Palm Coast's partnership with the Flagler County Sheriff's Office is a win-win for Palm Coast taxpayers.
By Mark Strobridge
I am writing this letter in response to a few letters recently published where the writers believe the city of Palm Coast residents are paying twice for law enforcement, question the need for more deputies or believe it is time for Palm Coast to start its own police department.
Here are the facts: In Flagler County, the Board of County Commissioners (BOCC) fund the sheriff’s law enforcement at almost $18 million dollars from countywide taxes that all property owners pay.
The Sheriff’s Office provides primary police services to Palm Coast and other services such as CSI, dispatch, SWAT, etc. The BOCC funds a basic level of sheriff’s law enforcement services for all county residents, regardless of where they live. By far, the majority of the sheriff’s budget, services and staffing are used serving residents of Palm Coast, which does not have a police department and is the largest city in Flagler County. This includes a district office, patrol deputies, detectives, records staff, 9-1-1 dispatchers and much more.
The city of Palm Coast contracts with the Sheriff’s Office for enhanced police service for its residents. This is the same reason the city voted to incorporate many years ago: to provide enhanced services demanded by its residents.
The sheriff’s contract enhances and improves the law enforcement services provided solely to Palm Coast residents and is above the basic service level funded by the BOCC. The deputies paid for by the city contract are assigned only to the city of Palm Coast.
Rightfully, if the city of Palm Coast wants a higher level of service for its residents, like Flagler Beach and Bunnell are doing, then Palm Coast residents should pay for it and not expect residents of Bunnell, Flagler Beach, Marineland, Town of Beverly Beach and unincorporated residents of Flagler county to further support Palm Coast police services with a higher countywide tax.
Costs of a police department
Ironically, the BOCC is providing basic law enforcement services to Palm Coast when the county is not required to do so. The Florida Supreme Court has already decided the issue of dual taxation. In the City of Palm Beach vs. Palm Beach County, the Florida Supreme Court determined it was not dual taxation for city residents to pay a countywide tax to support the Sheriff’s Office even though city residents also paid city taxes to support a police department. The court ruled that regardless of a city’s desire to support a police department, city residents still benefit from Sheriff’s patrols and other services, and therefore it is not dual taxation.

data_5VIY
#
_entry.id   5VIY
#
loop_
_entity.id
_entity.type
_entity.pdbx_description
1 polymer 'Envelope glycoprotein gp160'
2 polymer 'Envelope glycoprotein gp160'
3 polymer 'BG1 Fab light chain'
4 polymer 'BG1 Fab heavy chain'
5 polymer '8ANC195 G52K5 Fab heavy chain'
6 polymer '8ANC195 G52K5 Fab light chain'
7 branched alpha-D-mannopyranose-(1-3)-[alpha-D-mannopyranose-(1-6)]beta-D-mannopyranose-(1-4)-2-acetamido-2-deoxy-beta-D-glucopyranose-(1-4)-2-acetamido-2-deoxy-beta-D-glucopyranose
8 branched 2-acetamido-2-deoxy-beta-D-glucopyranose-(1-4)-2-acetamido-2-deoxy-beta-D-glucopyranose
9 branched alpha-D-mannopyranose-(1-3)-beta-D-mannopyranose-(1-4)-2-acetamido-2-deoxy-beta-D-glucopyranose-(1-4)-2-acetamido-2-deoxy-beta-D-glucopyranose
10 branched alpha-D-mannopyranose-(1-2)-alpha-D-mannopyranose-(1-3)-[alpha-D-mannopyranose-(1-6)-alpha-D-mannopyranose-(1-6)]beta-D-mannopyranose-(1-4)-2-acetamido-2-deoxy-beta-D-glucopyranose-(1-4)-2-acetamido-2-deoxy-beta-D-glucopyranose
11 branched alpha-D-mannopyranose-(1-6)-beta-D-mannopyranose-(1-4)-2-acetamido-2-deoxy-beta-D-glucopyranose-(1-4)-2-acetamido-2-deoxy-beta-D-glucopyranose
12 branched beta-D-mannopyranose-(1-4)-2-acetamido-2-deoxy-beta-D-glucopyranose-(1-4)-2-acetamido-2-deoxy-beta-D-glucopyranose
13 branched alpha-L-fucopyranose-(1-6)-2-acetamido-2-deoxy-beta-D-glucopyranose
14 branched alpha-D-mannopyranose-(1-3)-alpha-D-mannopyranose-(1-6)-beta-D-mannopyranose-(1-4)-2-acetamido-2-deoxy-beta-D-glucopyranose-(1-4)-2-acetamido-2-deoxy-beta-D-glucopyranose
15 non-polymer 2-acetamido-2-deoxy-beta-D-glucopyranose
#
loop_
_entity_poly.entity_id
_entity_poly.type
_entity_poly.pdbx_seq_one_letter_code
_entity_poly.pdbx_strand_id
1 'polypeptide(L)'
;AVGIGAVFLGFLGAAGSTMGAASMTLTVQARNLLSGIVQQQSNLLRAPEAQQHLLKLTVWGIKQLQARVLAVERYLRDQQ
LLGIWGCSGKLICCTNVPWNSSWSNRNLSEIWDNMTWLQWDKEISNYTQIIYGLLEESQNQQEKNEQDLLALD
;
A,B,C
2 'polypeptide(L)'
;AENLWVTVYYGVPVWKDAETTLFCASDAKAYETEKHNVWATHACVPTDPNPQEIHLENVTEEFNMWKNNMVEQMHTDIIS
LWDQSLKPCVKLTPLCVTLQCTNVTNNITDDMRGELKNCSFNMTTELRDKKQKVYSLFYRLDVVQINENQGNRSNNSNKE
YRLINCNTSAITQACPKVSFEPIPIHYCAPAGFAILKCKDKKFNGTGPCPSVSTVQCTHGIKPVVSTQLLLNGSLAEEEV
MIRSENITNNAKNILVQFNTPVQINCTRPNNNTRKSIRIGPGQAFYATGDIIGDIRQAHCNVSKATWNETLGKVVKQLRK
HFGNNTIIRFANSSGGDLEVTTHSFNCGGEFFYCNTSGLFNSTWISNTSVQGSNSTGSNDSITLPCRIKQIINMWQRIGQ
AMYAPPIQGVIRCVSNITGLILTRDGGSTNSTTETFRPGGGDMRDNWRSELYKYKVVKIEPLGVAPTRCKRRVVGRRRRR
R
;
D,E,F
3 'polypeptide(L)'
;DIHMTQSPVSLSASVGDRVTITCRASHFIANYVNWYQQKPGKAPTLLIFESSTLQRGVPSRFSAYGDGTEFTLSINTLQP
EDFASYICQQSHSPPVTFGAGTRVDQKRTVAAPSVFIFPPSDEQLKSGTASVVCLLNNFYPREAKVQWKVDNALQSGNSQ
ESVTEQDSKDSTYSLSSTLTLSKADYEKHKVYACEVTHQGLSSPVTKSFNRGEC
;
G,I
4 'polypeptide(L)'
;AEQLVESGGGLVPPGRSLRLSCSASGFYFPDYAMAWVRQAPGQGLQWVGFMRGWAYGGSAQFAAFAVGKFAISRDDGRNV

In other words, the county could stop supporting a defacto police department for Palm Coast and use the tax revenue for other county purposes, with no requirement to reduce countywide taxes. If this happened, Palm Coast would have to significantly raise taxes on its residents to start a police department, a cost of $13-15 million dollars annually, plus startup costs. While it is true the city could reallocate the $3.3 million paid in the Sheriff’s contract toward a police department, the city would still need to find additional revenue of over $10 million, plus startup costs. Currently, the city uses 40% of its general revenue fund toward its fire department while only 16% is used to support law enforcement contract. In the current budget year, the city’s new general fund revenue totaled $2.1 million. Of that amount, only $636,438 went toward law enforcement, while 68% of the new revenue went toward other city programs.
Another letter writer asked if the population to police ratio is reflective of the national average. No, it is not. According to the Florida Department of Law Enforcement, the statewide Florida average is 2.18 law enforcement officers per 1,000 residents. According to the Federal Bureau of Justice Statistics, the national average is 1.9 officers per 1,000 residents. Today, the Sheriff’s Office has 1.23 officers per 1,000 residents. With the five additional deputies from Palm Coast and 10 additional deputies funded by the BOCC, the Sheriff’s Office will have 1.36 law enforcement officers per 1,000 residents, still significantly below the national and state averages.
Fortunately for Palm Coast taxpayers, they are getting a great deal with the county providing a basic level of countywide law enforcement services. For comparison, the city of Deltona, an equivalent-sized city to Palm Coast, which also does not have its own police department, contracts with the Volusia County Sheriff’s Office at a cost of over $10 million dollars annually for sheriff’s police services. Deltona residents pay this cost in city taxes and pay the countywide tax to support the Volusia County Sheriff’s Office. I would suspect that Deltona residents are envious of the partnership between the Flagler County BOCC, Sheriff’s Office and the city of Palm Coast to provide cost-effective law enforcement services. Palm Coast residents are receiving law enforcement services at a fraction of the cost that most cities pay for contracting police services with a sheriff’s office or having their own police department. This unique relationship is truly a win-win for Palm Coast taxpayers.
Mark Strobridge is a division chief and public information officer at the Flagler County Sheriff’s Office.